Analysis of his computer revealed he had researched white supremacist movements and documents found on his computer included the Turner Diaries, a virulently right wing novel by neo Nazi William Luther Pierce from the 1970s. It portrays the overthrow of the US government and wider race war.
He had known for nearly two years that he was travelling to Britain for the prestigious placement at Delcam after securing a third place in a competition for his Phd work on machine building at the National Metallurgical Academy of Ukraine.
An unsmiling Lapshyn was pictured at an awards ceremony at the official residence of the former British ambassador to Ukraine, Leigh Turner. A later examination of his computer indicated that he had planning his campaign before he arrived in the country.
Just five days later, Mr Saleem, a father-of-seven who walked with a stick, was apparently randomly selected and had been "in the wrong place at the wrong time," said Det Supt Edwards.
He was found in a pool of blood just a few yards from his home on April 29. "It was an act of terrorism because he was killed for his faith," said his daughter Shazia Khan.
The 25-year-old detonated the first of three home-made bombs hidden inside a "Great White Shark" children's lunchbox outside Walsall Mosque. He was caught on CCTV carrying the box to plant by iron gates outside the main complex before walking away empty-handed.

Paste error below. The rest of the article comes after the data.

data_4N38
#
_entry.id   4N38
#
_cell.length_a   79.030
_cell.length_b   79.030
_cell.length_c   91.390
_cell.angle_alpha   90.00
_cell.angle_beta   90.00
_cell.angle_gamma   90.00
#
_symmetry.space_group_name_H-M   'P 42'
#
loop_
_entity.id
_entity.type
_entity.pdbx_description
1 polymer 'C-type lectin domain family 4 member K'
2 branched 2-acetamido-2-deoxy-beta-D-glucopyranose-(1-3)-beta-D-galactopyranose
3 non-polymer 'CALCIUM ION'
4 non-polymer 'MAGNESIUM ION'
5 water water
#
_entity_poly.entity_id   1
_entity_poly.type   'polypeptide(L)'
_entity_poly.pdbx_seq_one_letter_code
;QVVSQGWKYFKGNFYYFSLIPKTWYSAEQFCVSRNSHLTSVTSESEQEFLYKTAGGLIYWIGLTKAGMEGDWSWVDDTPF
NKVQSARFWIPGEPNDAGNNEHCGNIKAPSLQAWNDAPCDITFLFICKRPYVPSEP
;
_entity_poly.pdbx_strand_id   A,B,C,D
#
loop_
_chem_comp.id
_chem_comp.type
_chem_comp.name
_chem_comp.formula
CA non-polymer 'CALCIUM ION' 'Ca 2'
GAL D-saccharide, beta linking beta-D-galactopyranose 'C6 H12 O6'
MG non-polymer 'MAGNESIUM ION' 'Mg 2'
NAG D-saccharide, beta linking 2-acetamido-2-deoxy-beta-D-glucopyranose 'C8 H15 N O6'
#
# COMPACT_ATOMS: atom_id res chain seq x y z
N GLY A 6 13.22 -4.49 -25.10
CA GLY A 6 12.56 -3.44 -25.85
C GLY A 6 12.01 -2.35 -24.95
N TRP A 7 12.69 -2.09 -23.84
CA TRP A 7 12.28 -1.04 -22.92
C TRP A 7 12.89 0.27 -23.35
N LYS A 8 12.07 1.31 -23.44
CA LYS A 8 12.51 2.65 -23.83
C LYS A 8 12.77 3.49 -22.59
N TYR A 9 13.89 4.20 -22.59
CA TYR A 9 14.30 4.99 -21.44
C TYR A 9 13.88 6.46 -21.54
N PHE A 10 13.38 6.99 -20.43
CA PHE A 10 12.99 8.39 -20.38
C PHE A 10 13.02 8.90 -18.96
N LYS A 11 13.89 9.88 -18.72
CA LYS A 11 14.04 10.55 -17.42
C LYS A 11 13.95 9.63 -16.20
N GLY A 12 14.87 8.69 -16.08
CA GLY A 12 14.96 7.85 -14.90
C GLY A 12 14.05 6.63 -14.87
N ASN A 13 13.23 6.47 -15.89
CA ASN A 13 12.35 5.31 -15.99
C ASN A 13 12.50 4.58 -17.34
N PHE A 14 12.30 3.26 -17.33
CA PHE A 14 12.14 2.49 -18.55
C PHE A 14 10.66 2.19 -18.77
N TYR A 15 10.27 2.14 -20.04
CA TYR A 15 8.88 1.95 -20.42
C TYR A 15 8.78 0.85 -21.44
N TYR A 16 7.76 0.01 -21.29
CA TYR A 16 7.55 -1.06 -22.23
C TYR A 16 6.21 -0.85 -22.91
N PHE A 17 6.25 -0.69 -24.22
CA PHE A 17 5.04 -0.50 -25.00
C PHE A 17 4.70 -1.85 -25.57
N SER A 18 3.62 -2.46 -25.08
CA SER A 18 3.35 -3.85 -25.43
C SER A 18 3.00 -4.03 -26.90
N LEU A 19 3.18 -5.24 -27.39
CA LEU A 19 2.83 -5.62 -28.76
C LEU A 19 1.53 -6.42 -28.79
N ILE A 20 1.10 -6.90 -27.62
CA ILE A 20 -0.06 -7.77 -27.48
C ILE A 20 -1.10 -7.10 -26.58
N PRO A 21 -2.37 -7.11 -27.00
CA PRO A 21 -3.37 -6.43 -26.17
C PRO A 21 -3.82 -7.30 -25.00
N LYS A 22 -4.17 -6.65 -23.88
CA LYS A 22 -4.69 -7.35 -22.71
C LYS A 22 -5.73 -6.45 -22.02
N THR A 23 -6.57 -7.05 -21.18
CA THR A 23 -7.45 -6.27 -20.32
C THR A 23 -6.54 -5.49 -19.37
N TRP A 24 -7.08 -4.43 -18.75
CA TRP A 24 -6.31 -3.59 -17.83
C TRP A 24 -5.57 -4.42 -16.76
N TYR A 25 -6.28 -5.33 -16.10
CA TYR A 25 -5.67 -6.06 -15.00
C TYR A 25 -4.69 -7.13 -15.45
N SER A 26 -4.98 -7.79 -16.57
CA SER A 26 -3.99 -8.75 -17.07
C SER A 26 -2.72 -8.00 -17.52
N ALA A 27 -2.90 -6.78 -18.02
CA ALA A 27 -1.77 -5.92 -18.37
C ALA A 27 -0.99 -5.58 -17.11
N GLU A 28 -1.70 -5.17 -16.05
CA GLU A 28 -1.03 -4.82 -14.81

Police questioned a man over the attack and Lapshyn later claimed to have carried out a second bombing a week later close to Wolverhampton mosque because they arrested the wrong man.
The third was the most devastating with inch-long nails found embedded in a fence on the other side of the road from the mosque. Even though Lapshyn had been caught on CCTV before the murder and after the bomb attacks, the public response had been muted because he had spent so little time in the country and rarely been spotted in public.
Book of hate: Lapshyn’s inspiration
Pavlo Lapshyn’s arrival in Britain triggered the start of a series of extremist postings that revealed his belief in white racial superiority.
Documents found on his computer included “The Turner Diaries”, a virulently right-wing novel by neo-Nazi William Luther Pierce from the 1970s. The book branded by activists as the ‘bible of the racist right’ portrays the overthrow of the US government and wider race war.
The book was also the inspiration for the home-grown neo-Nazi David Copeland, who was jailed for two bombings targeting ethnic minorities in London before detonating a nail bomb in Soho targeting gay people at the Admiral Duncan pub in Soho in 1999, leaving three people dead.
After arriving in Britain, Lapshyn posted a poem of an imprisoned Russian neo-Nazi, a picture of Timothy McVeigh and a song by a German white supremacist group, said Anton Shekhovtsov, a Ukrainian academic investigating the far-right in Ukraine based at University College London.
“There were a lot of conspiracy theories that he had been set up and some British person committed the crime. There was a very strong sense of denial in Ukraine,” said Mr Shekhovtsov.